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Regulatory Network Structure as a Dominant Determinant of Transcription Factor Evolutionary Rate

PLoS Computational Biology
Public Library of Science
Publication Date
DOI: 10.1371/journal.pcbi.1002734
  • Research Article
  • Biology
  • Computational Biology
  • Genomics
  • Comparative Genomics
  • Genome Evolution
  • Regulatory Networks
  • Systems Biology
  • Evolutionary Biology
  • Evolutionary Processes
  • Adaptation
  • Coevolution
  • Evolutionary Selection
  • Biology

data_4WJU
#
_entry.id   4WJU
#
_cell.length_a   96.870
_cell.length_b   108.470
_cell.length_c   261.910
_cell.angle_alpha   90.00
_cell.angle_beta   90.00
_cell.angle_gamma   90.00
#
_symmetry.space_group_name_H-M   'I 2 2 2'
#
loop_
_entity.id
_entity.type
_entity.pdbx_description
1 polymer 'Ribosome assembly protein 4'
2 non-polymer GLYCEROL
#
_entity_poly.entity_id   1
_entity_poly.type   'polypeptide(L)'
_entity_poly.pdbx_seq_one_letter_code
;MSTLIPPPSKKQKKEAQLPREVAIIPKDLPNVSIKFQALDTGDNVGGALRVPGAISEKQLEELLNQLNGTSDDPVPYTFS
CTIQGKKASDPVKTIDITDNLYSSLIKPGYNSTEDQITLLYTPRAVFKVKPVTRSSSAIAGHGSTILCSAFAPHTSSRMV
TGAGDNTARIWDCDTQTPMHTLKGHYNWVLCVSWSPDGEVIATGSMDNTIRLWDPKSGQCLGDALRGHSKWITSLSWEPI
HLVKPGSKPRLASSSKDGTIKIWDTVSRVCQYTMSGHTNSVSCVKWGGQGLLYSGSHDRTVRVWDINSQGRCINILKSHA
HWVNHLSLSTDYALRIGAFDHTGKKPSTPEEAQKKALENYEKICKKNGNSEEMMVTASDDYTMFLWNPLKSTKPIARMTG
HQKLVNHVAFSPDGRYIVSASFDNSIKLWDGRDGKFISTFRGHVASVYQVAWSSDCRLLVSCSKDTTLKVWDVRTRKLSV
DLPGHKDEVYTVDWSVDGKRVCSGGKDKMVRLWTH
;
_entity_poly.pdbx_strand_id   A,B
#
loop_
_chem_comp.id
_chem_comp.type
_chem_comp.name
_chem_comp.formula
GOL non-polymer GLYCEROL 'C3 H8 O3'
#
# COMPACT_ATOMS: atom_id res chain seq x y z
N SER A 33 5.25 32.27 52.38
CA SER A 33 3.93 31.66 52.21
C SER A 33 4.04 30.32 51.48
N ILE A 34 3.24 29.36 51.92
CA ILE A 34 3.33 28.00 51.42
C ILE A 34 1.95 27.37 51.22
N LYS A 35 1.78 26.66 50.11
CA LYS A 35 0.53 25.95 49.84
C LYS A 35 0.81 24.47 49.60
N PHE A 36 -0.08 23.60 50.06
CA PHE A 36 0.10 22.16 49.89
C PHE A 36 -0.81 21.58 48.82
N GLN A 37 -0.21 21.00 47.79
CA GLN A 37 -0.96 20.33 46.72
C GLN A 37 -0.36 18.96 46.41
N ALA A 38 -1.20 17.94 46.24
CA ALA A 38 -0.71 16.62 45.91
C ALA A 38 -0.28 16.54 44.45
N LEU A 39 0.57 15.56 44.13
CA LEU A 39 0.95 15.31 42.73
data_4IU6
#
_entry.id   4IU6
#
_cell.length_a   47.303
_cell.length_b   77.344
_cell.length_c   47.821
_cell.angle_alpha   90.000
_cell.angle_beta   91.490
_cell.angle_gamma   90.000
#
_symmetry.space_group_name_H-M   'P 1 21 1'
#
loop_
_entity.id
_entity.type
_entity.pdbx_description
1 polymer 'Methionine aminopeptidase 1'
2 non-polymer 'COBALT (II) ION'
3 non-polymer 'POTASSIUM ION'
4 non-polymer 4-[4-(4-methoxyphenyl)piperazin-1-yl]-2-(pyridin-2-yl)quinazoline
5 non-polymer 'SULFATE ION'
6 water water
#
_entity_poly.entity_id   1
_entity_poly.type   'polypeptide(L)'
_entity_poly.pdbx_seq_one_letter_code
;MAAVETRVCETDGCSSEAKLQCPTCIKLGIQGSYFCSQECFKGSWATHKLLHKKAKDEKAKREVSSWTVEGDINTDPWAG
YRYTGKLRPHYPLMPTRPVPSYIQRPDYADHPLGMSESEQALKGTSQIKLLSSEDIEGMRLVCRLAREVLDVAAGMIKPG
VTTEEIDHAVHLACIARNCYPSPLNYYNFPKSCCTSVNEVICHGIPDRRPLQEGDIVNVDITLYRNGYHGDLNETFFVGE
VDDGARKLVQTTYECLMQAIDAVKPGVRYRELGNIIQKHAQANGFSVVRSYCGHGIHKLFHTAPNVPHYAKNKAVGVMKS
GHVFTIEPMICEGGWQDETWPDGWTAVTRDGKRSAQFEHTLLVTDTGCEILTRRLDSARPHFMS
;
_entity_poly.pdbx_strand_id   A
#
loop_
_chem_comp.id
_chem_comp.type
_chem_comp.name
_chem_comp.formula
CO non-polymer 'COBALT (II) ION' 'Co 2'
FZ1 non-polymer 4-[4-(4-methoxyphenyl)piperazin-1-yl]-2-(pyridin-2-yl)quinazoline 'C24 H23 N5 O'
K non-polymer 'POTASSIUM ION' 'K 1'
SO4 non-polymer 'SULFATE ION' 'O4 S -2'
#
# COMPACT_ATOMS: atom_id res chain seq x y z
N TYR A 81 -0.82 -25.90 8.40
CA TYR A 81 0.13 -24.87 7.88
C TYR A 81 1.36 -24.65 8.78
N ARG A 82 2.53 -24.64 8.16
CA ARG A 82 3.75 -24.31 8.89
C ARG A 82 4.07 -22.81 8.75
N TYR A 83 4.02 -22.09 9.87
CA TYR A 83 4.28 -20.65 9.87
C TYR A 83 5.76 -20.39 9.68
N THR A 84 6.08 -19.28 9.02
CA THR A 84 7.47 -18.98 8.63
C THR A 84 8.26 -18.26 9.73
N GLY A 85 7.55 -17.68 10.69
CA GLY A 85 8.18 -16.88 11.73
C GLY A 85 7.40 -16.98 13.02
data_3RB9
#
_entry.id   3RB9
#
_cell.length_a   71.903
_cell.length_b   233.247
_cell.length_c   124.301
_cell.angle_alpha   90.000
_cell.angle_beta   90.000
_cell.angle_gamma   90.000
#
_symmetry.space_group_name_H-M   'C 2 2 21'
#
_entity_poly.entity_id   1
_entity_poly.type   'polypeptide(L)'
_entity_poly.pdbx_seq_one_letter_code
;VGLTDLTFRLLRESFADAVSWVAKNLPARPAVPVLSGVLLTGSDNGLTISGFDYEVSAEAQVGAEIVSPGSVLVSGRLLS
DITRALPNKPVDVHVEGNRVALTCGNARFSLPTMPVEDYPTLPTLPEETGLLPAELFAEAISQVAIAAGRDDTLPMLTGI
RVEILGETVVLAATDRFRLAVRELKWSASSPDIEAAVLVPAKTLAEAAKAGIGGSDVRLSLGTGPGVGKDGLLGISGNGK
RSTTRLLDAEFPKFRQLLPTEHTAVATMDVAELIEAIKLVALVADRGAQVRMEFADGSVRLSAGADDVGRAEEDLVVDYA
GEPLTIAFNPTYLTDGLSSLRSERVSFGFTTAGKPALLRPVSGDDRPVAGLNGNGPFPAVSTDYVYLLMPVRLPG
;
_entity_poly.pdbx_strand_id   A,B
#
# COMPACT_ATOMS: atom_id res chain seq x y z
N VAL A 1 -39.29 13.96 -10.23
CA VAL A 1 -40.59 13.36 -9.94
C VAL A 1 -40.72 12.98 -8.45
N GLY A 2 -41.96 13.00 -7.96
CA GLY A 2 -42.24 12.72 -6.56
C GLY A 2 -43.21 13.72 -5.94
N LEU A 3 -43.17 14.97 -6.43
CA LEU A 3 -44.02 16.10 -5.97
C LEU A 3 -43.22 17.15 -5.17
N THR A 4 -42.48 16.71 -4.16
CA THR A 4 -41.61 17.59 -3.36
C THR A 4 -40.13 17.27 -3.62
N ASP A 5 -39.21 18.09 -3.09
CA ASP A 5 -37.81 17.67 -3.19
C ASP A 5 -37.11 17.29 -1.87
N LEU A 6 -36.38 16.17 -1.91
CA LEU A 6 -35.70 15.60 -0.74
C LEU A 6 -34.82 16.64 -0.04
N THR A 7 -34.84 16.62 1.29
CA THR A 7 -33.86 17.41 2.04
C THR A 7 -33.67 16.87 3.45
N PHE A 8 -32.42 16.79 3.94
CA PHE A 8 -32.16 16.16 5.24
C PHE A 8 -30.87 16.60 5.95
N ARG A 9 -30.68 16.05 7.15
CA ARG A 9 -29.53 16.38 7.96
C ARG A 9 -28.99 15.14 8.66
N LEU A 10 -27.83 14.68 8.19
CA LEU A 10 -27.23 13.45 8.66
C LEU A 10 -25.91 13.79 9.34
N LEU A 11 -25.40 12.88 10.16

The evolution of transcriptional regulatory networks has thus far mostly been studied at the level of cis-regulatory elements. To gain a complete understanding of regulatory network evolution we must also study the evolutionary role of trans-factors, such as transcription factors (TFs). Here, we systematically assess genomic and network-level determinants of TF evolutionary rate in yeast, and how they compare to those of generic proteins, while carefully controlling for differences of the TF protein set, such as expression level. We found significantly distinct trends relating TF evolutionary rate to mRNA expression level, codon adaptation index, the evolutionary rate of physical interaction partners, and, confirming previous reports, to protein-protein interaction degree and regulatory in-degree. We discovered that for TFs, the dominant determinants of evolutionary rate lie in the structure of the regulatory network, such as the median evolutionary rate of target genes and the fraction of species-specific target genes. Decomposing the regulatory network by edge sign, we found that this modular evolution of TFs and their targets is limited to activating regulatory relationships. We show that fast evolving TFs tend to regulate other TFs and niche-specific processes and that their targets show larger evolutionary expression changes than targets of other TFs. We also show that the positive trend relating TF regulatory in-degree and evolutionary rate is likely related to the species-specificity of the transcriptional regulation modules. Finally, we discuss likely causes for TFs' different evolutionary relationship to the physical interaction network, such as the prevalence of transient interactions in the TF subnetwork. This work suggests that positive and negative regulatory networks follow very different evolutionary rules, and that transcription factor evolution is best understood at a network- or systems-level.

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